When I think of “touchy-feely” things, I always wind up thinking about textures. Textures play a big role in photography. Texture is a major compositional element that gives depth and detail to images. Texture can be part of a larger subject or the subject of your photo itself. When I think of texture, I always think of images that combine color, pattern and detail, and in my case, these images usually stand alone. Some are close-up shots, many are abstracts, but all depend on the combination of detail, color and pattern to provide interest. I am going to be spending a good deal of time exploring this topic and showing you examples of my work, as appropriate.
But before we begin, I want to mention a growing trend in photography. This trend uses texture to enhance “normal” images, by providing a subtle background of texture by combining two or more images. I have been experimenting with this type of texture as well and will share my discoveries with you later on.
So, do you need a special camera or photographic equipment to take images which focus on texture? Not necessarily is the answer. Some equipment may make your life easier, but is not required. A macro lens or macro feature on your camera will let you get in closer to grab those details. I also find that I need to turn to manual focus in order to get a tack sharp texture image, so this will help. A tripod is always good to have, especially for those situations when the light is low or when angling the camera may need to shake and blurry images. I use McClamps and Plamps, to hold small items in just the right light or position. If you’ve never seen or used these, you don’t know what you are missing. These helpful gadgets are clamps with flex arms that can be attached to stationary objects or staked into the ground.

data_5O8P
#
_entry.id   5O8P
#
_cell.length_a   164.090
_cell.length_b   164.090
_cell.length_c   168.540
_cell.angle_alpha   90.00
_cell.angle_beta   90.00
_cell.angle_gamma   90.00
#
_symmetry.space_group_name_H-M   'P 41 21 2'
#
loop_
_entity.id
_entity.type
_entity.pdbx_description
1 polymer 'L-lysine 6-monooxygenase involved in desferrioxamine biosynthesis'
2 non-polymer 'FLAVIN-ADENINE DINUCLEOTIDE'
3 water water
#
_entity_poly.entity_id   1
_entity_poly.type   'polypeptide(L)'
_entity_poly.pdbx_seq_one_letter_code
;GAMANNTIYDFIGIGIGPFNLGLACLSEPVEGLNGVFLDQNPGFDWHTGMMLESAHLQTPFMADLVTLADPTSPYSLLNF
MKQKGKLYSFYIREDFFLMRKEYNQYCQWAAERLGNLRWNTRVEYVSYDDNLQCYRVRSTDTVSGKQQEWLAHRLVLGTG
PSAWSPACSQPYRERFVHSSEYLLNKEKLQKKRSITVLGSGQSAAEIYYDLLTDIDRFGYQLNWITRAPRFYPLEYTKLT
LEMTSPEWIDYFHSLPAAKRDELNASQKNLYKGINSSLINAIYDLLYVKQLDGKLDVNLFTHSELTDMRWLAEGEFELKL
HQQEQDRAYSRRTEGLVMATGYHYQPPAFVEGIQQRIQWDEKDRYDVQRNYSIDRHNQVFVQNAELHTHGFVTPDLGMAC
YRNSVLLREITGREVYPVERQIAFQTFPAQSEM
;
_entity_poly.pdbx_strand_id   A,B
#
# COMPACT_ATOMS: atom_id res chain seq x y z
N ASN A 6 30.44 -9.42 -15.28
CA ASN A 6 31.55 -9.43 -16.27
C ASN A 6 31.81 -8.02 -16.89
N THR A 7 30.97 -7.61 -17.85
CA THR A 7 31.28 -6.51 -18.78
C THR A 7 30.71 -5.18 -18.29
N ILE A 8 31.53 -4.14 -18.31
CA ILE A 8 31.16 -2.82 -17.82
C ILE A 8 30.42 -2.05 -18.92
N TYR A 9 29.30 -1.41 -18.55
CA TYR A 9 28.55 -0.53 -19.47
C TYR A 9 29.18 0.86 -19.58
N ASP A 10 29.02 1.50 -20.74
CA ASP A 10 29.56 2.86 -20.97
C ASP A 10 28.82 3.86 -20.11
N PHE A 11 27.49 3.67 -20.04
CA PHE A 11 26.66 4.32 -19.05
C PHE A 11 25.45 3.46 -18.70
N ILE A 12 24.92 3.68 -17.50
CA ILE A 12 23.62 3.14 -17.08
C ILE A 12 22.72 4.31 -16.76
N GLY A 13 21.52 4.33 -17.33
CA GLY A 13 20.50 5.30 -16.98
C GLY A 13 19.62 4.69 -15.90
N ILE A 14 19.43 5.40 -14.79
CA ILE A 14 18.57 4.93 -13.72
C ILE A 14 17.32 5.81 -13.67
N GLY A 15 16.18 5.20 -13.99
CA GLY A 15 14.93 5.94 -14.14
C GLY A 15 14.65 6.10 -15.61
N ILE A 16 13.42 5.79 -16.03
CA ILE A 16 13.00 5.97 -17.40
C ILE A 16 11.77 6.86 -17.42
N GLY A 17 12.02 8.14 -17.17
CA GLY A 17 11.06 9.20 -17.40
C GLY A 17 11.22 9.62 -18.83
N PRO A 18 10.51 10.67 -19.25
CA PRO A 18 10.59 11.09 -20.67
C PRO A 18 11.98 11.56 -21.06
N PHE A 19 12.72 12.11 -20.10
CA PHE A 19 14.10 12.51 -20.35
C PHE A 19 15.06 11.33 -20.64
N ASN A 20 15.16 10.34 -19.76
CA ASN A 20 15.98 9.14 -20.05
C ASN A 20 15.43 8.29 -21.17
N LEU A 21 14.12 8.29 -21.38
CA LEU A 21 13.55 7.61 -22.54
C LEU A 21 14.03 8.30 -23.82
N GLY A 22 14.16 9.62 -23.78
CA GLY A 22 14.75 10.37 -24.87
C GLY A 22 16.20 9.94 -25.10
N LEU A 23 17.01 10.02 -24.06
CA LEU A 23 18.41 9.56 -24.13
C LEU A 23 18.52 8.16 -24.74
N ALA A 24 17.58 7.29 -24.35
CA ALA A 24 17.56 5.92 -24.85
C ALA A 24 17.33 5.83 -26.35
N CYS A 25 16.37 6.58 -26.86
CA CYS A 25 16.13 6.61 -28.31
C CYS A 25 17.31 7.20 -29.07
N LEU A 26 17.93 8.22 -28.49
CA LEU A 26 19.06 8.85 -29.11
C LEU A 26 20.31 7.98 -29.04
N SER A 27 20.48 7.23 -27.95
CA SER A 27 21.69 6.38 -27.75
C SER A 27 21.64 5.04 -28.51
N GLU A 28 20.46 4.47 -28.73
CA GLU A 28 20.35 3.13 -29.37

Okay, then, take a look at a texture subject (part of a leaf) that I shot at the Adkins Arboretum last October and get ready to give it to your own “touchy-feely” self. We’ll continue our journey next week. Have a good one, all!